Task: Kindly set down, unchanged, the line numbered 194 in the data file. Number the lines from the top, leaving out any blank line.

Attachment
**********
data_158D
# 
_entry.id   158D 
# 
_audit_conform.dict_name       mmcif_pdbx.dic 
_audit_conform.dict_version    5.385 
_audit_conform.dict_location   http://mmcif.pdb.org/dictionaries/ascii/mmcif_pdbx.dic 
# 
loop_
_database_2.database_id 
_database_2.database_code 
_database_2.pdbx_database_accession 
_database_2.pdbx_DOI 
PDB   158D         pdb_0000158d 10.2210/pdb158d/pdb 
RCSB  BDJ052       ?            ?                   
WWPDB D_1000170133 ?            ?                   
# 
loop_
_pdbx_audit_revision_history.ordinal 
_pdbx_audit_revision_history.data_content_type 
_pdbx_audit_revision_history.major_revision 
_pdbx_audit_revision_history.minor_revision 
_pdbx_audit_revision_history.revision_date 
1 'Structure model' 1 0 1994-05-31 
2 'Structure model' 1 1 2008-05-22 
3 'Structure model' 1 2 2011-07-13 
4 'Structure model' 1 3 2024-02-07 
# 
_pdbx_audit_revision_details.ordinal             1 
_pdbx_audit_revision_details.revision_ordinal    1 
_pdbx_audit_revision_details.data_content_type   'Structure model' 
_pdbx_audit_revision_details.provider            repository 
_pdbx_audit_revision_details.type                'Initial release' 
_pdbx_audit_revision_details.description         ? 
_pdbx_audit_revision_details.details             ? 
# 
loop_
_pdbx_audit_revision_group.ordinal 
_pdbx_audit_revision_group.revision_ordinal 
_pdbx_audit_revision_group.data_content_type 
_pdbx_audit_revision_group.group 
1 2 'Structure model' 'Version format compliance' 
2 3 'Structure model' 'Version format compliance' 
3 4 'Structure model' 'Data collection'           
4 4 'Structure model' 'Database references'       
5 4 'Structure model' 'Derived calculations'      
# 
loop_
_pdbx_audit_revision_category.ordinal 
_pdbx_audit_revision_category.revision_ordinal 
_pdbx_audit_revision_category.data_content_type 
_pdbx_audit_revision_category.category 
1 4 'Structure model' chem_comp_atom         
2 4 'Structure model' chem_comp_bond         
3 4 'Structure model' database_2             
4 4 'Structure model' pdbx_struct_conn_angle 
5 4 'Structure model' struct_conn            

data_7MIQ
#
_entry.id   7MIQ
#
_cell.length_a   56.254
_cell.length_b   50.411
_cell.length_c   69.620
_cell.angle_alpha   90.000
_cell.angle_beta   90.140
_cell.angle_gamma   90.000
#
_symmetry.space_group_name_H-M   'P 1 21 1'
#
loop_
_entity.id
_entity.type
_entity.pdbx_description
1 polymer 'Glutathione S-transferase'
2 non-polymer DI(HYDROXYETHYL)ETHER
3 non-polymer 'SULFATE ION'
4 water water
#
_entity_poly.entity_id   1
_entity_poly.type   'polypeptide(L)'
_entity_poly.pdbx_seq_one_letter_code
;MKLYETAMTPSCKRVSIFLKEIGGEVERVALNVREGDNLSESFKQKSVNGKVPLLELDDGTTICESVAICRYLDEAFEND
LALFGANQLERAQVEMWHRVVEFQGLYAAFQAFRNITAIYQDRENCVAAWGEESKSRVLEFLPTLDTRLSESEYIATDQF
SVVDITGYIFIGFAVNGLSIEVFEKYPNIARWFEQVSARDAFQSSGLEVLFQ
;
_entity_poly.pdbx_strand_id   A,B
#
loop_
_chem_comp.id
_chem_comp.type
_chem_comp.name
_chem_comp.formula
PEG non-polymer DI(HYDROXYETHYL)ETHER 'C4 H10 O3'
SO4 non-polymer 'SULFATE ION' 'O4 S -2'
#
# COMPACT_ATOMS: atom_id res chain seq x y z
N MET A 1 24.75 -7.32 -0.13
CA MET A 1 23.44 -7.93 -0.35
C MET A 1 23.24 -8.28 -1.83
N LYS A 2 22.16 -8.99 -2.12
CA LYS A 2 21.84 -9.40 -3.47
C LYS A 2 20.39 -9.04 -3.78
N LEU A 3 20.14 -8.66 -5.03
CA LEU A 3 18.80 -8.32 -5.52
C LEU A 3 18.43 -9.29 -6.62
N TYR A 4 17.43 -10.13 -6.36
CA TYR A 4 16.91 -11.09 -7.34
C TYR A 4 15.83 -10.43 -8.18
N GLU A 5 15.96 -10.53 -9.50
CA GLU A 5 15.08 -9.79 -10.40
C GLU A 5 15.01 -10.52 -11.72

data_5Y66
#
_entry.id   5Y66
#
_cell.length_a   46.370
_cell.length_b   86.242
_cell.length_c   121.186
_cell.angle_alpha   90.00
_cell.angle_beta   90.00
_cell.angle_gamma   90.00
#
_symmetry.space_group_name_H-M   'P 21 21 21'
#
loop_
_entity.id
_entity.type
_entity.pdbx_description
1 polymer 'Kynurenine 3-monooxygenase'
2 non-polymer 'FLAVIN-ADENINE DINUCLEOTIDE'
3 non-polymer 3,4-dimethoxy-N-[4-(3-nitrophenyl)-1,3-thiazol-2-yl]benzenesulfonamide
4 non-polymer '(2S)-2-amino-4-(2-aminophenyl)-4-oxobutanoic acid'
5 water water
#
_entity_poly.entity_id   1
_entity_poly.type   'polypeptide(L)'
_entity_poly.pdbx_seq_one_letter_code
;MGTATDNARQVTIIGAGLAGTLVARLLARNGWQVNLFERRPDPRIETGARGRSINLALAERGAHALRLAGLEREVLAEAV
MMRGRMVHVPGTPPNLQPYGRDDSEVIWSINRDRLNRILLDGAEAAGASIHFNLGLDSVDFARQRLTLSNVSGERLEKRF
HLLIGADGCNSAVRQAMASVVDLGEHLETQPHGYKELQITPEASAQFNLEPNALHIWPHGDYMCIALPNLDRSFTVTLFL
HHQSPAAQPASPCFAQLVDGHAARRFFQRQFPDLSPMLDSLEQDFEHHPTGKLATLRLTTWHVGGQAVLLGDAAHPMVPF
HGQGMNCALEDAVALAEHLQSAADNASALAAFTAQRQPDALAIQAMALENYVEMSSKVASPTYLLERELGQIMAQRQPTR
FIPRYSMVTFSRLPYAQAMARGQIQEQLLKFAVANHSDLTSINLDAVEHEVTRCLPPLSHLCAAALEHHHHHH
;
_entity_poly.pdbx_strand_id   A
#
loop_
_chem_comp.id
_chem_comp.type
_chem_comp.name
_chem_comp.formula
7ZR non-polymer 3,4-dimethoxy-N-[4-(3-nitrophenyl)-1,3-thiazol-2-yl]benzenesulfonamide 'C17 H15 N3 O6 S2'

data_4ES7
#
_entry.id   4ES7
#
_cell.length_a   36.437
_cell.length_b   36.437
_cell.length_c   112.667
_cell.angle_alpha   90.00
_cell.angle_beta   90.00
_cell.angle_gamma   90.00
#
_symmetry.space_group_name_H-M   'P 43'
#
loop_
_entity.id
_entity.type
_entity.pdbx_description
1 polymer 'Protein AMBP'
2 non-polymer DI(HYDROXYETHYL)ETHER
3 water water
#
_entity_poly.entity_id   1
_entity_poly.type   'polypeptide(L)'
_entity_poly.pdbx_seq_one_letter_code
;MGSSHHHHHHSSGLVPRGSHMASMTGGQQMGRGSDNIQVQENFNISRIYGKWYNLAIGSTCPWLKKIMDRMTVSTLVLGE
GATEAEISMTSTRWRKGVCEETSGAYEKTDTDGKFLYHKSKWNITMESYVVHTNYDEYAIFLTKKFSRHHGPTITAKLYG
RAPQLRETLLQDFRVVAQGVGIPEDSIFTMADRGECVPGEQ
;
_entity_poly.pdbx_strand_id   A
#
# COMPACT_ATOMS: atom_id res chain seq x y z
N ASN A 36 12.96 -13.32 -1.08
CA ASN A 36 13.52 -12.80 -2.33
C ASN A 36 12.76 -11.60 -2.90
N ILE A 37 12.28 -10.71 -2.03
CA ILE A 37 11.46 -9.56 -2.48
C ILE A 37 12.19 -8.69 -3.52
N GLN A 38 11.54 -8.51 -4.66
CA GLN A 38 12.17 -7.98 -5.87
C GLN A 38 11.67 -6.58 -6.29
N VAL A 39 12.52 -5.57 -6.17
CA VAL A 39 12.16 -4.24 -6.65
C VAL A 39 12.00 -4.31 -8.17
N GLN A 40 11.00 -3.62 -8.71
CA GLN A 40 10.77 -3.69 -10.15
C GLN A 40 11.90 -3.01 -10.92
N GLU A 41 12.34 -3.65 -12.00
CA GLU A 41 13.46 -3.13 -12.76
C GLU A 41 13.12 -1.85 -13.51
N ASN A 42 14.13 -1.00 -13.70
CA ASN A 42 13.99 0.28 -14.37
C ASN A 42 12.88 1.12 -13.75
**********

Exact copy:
N VAL A 39 12.52 -5.57 -6.17